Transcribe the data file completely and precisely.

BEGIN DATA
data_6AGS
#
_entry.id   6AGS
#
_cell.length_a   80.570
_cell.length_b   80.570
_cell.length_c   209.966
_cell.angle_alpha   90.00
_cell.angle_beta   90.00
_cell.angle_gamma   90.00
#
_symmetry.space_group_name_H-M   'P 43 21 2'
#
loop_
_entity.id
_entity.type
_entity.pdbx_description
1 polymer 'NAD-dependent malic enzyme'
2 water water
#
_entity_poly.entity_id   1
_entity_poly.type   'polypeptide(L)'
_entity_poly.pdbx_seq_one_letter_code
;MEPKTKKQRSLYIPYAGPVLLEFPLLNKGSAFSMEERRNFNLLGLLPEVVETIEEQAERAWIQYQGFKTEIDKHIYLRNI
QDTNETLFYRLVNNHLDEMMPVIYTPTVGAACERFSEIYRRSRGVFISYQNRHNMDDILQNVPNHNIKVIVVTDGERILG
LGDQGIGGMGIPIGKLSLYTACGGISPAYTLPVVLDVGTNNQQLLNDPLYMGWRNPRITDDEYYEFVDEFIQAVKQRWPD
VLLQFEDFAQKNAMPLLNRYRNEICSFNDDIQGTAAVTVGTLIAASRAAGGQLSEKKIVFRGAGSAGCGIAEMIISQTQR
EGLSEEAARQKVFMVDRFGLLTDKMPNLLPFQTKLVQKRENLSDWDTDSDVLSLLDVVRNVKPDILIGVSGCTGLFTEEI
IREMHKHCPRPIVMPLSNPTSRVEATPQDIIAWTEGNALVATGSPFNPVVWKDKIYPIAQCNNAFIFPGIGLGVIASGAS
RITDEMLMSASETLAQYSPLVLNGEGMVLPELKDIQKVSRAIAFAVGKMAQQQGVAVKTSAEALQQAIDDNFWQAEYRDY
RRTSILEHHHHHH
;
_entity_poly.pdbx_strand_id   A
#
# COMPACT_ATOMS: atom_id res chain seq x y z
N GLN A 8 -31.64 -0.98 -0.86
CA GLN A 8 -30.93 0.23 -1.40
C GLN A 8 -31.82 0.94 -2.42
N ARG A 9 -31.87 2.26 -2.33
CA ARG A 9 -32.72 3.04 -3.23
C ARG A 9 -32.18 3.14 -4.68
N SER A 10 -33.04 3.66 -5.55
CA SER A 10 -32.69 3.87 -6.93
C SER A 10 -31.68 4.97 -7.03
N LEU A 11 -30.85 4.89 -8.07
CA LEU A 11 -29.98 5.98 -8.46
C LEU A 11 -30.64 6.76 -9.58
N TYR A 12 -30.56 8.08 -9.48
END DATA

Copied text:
data_6AGS
#
_entry.id   6AGS
#
_cell.length_a   80.570
_cell.length_b   80.570
_cell.length_c   209.966
_cell.angle_alpha   90.00
_cell.angle_beta   90.00
_cell.angle_gamma   90.00
#
_symmetry.space_group_name_H-M   'P 43 21 2'
#
loop_
_entity.id
_entity.type
_entity.pdbx_description
1 polymer 'NAD-dependent malic enzyme'
2 water water
#
_entity_poly.entity_id   1
_entity_poly.type   'polypeptide(L)'
_entity_poly.pdbx_seq_one_letter_code
;MEPKTKKQRSLYIPYAGPVLLEFPLLNKGSAFSMEERRNFNLLGLLPEVVETIEEQAERAWIQYQGFKTEIDKHIYLRNI
QDTNETLFYRLVNNHLDEMMPVIYTPTVGAACERFSEIYRRSRGVFISYQNRHNMDDILQNVPNHNIKVIVVTDGERILG
LGDQGIGGMGIPIGKLSLYTACGGISPAYTLPVVLDVGTNNQQLLNDPLYMGWRNPRITDDEYYEFVDEFIQAVKQRWPD
VLLQFEDFAQKNAMPLLNRYRNEICSFNDDIQGTAAVTVGTLIAASRAAGGQLSEKKIVFRGAGSAGCGIAEMIISQTQR
EGLSEEAARQKVFMVDRFGLLTDKMPNLLPFQTKLVQKRENLSDWDTDSDVLSLLDVVRNVKPDILIGVSGCTGLFTEEI
IREMHKHCPRPIVMPLSNPTSRVEATPQDIIAWTEGNALVATGSPFNPVVWKDKIYPIAQCNNAFIFPGIGLGVIASGAS
RITDEMLMSASETLAQYSPLVLNGEGMVLPELKDIQKVSRAIAFAVGKMAQQQGVAVKTSAEALQQAIDDNFWQAEYRDY
RRTSILEHHHHHH
;
_entity_poly.pdbx_strand_id   A
#
# COMPACT_ATOMS: atom_id res chain seq x y z
N GLN A 8 -31.64 -0.98 -0.86
CA GLN A 8 -30.93 0.23 -1.40
C GLN A 8 -31.82 0.94 -2.42
N ARG A 9 -31.87 2.26 -2.33
CA ARG A 9 -32.72 3.04 -3.23
C ARG A 9 -32.18 3.14 -4.68
N SER A 10 -33.04 3.66 -5.55
CA SER A 10 -32.69 3.87 -6.93
C SER A 10 -31.68 4.97 -7.03
N LEU A 11 -30.85 4.89 -8.07
CA LEU A 11 -29.98 5.98 -8.46
C LEU A 11 -30.64 6.76 -9.58
N TYR A 12 -30.56 8.08 -9.48